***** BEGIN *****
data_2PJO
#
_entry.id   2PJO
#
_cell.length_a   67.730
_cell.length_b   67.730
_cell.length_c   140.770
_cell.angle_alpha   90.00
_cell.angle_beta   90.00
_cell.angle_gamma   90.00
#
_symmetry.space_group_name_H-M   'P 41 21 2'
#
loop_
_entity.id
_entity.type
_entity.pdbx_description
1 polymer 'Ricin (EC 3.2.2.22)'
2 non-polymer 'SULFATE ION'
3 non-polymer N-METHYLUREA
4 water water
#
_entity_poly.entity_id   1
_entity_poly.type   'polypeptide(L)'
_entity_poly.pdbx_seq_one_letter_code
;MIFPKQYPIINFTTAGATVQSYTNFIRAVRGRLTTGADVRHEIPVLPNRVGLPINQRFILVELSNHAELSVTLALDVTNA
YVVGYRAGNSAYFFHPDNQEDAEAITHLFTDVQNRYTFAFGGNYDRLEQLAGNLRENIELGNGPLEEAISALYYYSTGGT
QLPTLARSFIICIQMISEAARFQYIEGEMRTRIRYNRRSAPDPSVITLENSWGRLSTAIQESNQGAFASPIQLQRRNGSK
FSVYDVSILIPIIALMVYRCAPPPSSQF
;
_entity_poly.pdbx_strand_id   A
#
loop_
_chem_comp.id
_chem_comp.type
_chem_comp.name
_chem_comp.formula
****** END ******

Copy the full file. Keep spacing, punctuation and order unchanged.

data_2PJO
#
_entry.id   2PJO
#
_cell.length_a   67.730
_cell.length_b   67.730
_cell.length_c   140.770
_cell.angle_alpha   90.00
_cell.angle_beta   90.00
_cell.angle_gamma   90.00
#
_symmetry.space_group_name_H-M   'P 41 21 2'
#
loop_
_entity.id
_entity.type
_entity.pdbx_description
1 polymer 'Ricin (EC 3.2.2.22)'
2 non-polymer 'SULFATE ION'
3 non-polymer N-METHYLUREA
4 water water
#
_entity_poly.entity_id   1
_entity_poly.type   'polypeptide(L)'
_entity_poly.pdbx_seq_one_letter_code
;MIFPKQYPIINFTTAGATVQSYTNFIRAVRGRLTTGADVRHEIPVLPNRVGLPINQRFILVELSNHAELSVTLALDVTNA
YVVGYRAGNSAYFFHPDNQEDAEAITHLFTDVQNRYTFAFGGNYDRLEQLAGNLRENIELGNGPLEEAISALYYYSTGGT
QLPTLARSFIICIQMISEAARFQYIEGEMRTRIRYNRRSAPDPSVITLENSWGRLSTAIQESNQGAFASPIQLQRRNGSK
FSVYDVSILIPIIALMVYRCAPPPSSQF
;
_entity_poly.pdbx_strand_id   A
#
loop_
_chem_comp.id
_chem_comp.type
_chem_comp.name
_chem_comp.formula